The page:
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Paying for that five-star Amazon review

August 27, 2012

John Locke. The author. Not the dead guy/smoke monster from LOST.

John Locke is a first. Before him, no one had ever sold one million self-published e-books through Amazon. Not even Amanda Hocking. When he reached the magical one-million copy mark last year, he became yet another strike against the New York publishing establishment–a plucky do-it-yourselfer whose talent and persistence won him the kind of fame we’d all like to achieve.

With all those positive reviews, who could question the guy’s success?

As it turns out, Mr. Locke purchased a lot of those reviews. According to a story in Saturday’s New York Times, Locke is one of many self-published authors who has purchased reviews from a guy named Todd Rutherford, whose company GettingBookReviews.com*, would write reviews for you if you paid for them. Most of the authors who purchased reviews from Rutherford requested positive reviews. (* — I am choosing not to link to Mr. Rutherford’s website.)

The Internet’s commerce function runs on reviews. Many customers read the reviews for everything from books to sneakers to cars before making purchases. Amazon, Barnesandnoble.com, Goodreads, even non-book sites like Angie’s List are based on providing feedback from other customers to potential customers. If the potential customers can’t trust the authenticity of those reviews, the system falls apart.

In Rutherford’s case, when Google found out about his business, they shut down his ads. Amazon has removed most of his reviews. According to the Times, he now sells RVs for a living. It’s a minor setback, though. If Rutherford found another way to sell his services, he’s not going to tell a newspaper. He’d just get shut down again.

As for Locke, he didn’t care what the reviews said, and that’s wise, as long as most of them are positive. Let’s say most of the books you see have anywhere from five to a couple dozen reviews. Suddenly, there’s a book with fifty or eighty or a hundred reviews–and the majority of them are positive. Just the sheer volume of traffic will entice you to consider the purchase.

On its surface, the act of purchasing a positive review is ethically problematic. But there are thousands of self-published books out there. Let’s say yours are good. (Mr. Locke’s are good. You don’t sell a million copies if you write garbage.) If you can generate dozens of reviews by writing a check–especially if you know your work is good–the temptation would be very strong to do so. And in Mr. Locke’s case, he was buying volume, not content. He didn’t specify what the reviews would say.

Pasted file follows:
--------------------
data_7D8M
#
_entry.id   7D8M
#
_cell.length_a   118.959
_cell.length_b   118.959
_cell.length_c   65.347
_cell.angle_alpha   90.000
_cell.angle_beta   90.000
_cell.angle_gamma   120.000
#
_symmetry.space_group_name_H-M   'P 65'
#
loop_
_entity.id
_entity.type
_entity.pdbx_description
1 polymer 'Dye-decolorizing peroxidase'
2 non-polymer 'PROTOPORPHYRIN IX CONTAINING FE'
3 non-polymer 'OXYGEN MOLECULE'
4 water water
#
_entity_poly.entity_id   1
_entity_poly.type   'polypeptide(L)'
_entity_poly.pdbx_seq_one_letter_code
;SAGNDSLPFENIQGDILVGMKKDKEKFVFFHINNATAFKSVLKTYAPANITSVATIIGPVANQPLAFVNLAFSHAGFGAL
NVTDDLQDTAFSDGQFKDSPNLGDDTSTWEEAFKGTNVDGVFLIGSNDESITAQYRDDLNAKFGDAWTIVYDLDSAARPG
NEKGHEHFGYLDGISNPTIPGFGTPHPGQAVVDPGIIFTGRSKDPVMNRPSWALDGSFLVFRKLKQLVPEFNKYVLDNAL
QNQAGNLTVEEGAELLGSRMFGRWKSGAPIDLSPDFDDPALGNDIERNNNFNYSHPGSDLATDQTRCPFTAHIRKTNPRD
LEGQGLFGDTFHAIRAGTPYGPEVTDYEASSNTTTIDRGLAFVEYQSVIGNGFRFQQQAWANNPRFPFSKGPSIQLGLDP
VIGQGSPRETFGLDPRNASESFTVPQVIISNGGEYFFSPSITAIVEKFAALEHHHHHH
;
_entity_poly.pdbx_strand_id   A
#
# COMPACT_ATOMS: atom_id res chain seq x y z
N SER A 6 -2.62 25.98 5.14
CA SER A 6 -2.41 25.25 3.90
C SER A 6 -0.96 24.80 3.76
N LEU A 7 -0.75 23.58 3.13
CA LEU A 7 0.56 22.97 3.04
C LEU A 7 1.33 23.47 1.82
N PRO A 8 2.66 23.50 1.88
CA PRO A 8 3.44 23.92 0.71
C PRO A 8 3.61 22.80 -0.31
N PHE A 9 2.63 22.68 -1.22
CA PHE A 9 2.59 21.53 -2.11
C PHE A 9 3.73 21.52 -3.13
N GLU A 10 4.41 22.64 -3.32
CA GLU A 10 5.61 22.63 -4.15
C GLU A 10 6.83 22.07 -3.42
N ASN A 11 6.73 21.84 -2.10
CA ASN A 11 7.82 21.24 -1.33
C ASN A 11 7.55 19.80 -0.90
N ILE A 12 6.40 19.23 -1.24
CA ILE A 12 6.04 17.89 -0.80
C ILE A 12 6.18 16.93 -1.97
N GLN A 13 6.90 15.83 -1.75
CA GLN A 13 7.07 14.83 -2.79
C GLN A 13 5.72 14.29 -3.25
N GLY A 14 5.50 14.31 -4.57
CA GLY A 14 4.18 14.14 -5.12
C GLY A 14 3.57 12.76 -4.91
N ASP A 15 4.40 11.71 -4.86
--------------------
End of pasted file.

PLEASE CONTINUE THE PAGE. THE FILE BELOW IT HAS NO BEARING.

It’s the same concept as banning Pete Rose for betting on his team’s games. Anything that erodes the integrity of the system will ultimately cause the system to fail.

Would you pay for a review? For a positive review? For a lot of reviews?

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5 Comments
  1. August 27, 2012 8:43 am

    No way! It’s a form of cheating and it’s unethical. Loche can say he didn’t care what the review said, but then why did he have to pay for it? And, further, why in the world would he pay for anything less than favorable? It’s one think to pay a marketing agency to promote your book for you but to pay for a review, nah, that’s just cheesy.

    And I have to disagree that garbage doesn’t sell. What sells is what resonates with a Reader. And then, garbage, as defined by the literary world might might be considered as fabulous by the public. 50 shades, for example?

    • Chris Hamilton permalink
      August 27, 2012 12:40 pm

      He would pay for less than favorable because when one book has 120 reviews and the other has six, you’ll assume there’s something to the 120-review book or all those people wouldn’t have reviewed it.

  2. August 27, 2012 10:40 am

    Does bribing family and friends count? Seriously, I give little credence to indie book reviews these days. Though I didn’t realize people paid for them (naïve little me), I know there’s a lot of “I’ll write a nice review for you if you write one for me” going around. So it’s already impossible to know which reviews, if any, are the genuine opinion of an objective reader. Still, I don’t think we need to muddy the waters further with paid reviews—unless they’re going to be listed under the heading “Paid Advertisement” where they belong!

  3. August 27, 2012 11:53 am

    Thanks for this Chris. I think it’s horrible. Just as horrible as publishers paying for that big Barnes & Noble display so that the prominently displayed books in a bookstore no longer reflected the predilections and meanderings of the booksellers but rather who had the most money. My 2 cents.

  4. Chris Hamilton permalink
    August 27, 2012 12:38 pm

    This is sort of like juicing–using perform-enhancing drugs–in sports. Ethically, it’s cheating. And it’s incredibly easy for me to opine on how Roger Clemens and Barry Bonds shouldn’t have done what they did. But I’m not a Major League Baseball player. And I’m not trying to compete with other players who are juicing. I don’t have to be concerned about cheating to keep my job.

    And I’m not competing with guys like John Locke to get my work noticed on Amazon–not yet, anyway. I’m not defending what Locke or Todd Rutherford did, but I am saying I can understand the thought process that would lead a writer down that path. You put all kinds of work into your baby and then it’s butt gets kicked by 50 Shades of Gray and other inferior work. It could be an attractive temptation.

    I would hope that I wouldn’t succumb to the temptation. But I can’t say for absolute certainty that under the right circumstances, I wouldn’t.

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